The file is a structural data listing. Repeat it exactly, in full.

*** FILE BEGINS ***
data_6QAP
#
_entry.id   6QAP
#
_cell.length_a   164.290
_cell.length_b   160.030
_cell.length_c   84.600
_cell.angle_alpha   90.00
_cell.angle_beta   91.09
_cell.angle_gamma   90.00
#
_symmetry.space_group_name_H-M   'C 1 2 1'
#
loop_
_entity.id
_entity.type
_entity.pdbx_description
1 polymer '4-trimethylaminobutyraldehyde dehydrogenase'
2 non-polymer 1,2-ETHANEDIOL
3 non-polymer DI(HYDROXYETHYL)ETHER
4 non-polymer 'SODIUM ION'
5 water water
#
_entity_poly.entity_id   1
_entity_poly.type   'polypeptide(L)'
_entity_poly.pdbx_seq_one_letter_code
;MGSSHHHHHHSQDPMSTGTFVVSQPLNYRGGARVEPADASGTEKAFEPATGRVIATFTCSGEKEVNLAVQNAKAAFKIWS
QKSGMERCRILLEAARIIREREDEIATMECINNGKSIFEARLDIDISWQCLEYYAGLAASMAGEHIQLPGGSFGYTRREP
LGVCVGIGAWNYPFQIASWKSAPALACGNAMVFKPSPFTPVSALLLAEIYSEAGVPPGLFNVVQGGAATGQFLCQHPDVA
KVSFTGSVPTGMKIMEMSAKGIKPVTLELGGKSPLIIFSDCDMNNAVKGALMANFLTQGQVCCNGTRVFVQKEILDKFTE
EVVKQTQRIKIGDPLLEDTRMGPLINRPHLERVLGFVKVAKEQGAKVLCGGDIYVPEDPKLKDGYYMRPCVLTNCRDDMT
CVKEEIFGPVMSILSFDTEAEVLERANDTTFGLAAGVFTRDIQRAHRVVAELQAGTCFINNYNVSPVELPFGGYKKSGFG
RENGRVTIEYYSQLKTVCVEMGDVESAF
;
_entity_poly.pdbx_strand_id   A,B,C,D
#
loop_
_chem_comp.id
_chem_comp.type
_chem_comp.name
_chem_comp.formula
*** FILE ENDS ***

data_6QAP
#
_entry.id   6QAP
#
_cell.length_a   164.290
_cell.length_b   160.030
_cell.length_c   84.600
_cell.angle_alpha   90.00
_cell.angle_beta   91.09
_cell.angle_gamma   90.00
#
_symmetry.space_group_name_H-M   'C 1 2 1'
#
loop_
_entity.id
_entity.type
_entity.pdbx_description
1 polymer '4-trimethylaminobutyraldehyde dehydrogenase'
2 non-polymer 1,2-ETHANEDIOL
3 non-polymer DI(HYDROXYETHYL)ETHER
4 non-polymer 'SODIUM ION'
5 water water
#
_entity_poly.entity_id   1
_entity_poly.type   'polypeptide(L)'
_entity_poly.pdbx_seq_one_letter_code
;MGSSHHHHHHSQDPMSTGTFVVSQPLNYRGGARVEPADASGTEKAFEPATGRVIATFTCSGEKEVNLAVQNAKAAFKIWS
QKSGMERCRILLEAARIIREREDEIATMECINNGKSIFEARLDIDISWQCLEYYAGLAASMAGEHIQLPGGSFGYTRREP
LGVCVGIGAWNYPFQIASWKSAPALACGNAMVFKPSPFTPVSALLLAEIYSEAGVPPGLFNVVQGGAATGQFLCQHPDVA
KVSFTGSVPTGMKIMEMSAKGIKPVTLELGGKSPLIIFSDCDMNNAVKGALMANFLTQGQVCCNGTRVFVQKEILDKFTE
EVVKQTQRIKIGDPLLEDTRMGPLINRPHLERVLGFVKVAKEQGAKVLCGGDIYVPEDPKLKDGYYMRPCVLTNCRDDMT
CVKEEIFGPVMSILSFDTEAEVLERANDTTFGLAAGVFTRDIQRAHRVVAELQAGTCFINNYNVSPVELPFGGYKKSGFG
RENGRVTIEYYSQLKTVCVEMGDVESAF
;
_entity_poly.pdbx_strand_id   A,B,C,D
#
loop_
_chem_comp.id
_chem_comp.type
_chem_comp.name
_chem_comp.formula